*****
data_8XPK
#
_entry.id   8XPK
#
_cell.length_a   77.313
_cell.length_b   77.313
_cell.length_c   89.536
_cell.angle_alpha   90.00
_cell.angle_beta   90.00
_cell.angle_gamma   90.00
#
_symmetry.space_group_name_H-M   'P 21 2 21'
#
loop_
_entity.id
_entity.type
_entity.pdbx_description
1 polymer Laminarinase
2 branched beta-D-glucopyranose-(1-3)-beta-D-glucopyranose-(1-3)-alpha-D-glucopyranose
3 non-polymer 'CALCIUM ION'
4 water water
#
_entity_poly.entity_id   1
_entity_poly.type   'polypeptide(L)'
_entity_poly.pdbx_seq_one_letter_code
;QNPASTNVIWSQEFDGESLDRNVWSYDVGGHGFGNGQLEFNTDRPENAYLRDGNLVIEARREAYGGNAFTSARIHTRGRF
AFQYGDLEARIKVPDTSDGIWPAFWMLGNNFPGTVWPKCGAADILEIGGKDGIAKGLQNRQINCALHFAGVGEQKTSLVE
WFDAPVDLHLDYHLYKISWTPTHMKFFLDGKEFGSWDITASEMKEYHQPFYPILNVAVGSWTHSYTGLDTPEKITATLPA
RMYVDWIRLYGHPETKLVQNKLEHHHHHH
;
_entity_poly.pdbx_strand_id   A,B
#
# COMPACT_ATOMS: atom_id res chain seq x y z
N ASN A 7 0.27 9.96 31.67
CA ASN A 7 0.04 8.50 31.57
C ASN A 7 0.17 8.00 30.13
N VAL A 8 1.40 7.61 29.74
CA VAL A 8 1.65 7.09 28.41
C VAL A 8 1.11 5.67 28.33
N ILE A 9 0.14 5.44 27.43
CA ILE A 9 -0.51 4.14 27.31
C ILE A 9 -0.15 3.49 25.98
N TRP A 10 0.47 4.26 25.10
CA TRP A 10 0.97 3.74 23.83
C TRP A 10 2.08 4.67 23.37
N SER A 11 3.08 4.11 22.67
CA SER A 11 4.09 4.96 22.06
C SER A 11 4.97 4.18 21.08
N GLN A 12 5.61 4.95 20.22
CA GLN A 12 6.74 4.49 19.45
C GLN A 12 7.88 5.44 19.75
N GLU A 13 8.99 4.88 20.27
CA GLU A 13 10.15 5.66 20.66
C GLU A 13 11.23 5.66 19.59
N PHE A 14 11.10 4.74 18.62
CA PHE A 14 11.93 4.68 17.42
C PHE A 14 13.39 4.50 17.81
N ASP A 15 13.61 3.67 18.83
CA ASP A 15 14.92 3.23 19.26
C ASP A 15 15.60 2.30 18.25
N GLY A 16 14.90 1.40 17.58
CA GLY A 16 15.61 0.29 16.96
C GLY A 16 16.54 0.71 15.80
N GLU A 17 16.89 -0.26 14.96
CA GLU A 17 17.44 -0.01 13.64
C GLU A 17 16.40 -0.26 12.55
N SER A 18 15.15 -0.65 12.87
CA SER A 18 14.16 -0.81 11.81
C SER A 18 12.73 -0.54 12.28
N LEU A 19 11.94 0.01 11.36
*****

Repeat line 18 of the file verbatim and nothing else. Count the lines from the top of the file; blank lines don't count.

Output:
1 polymer Laminarinase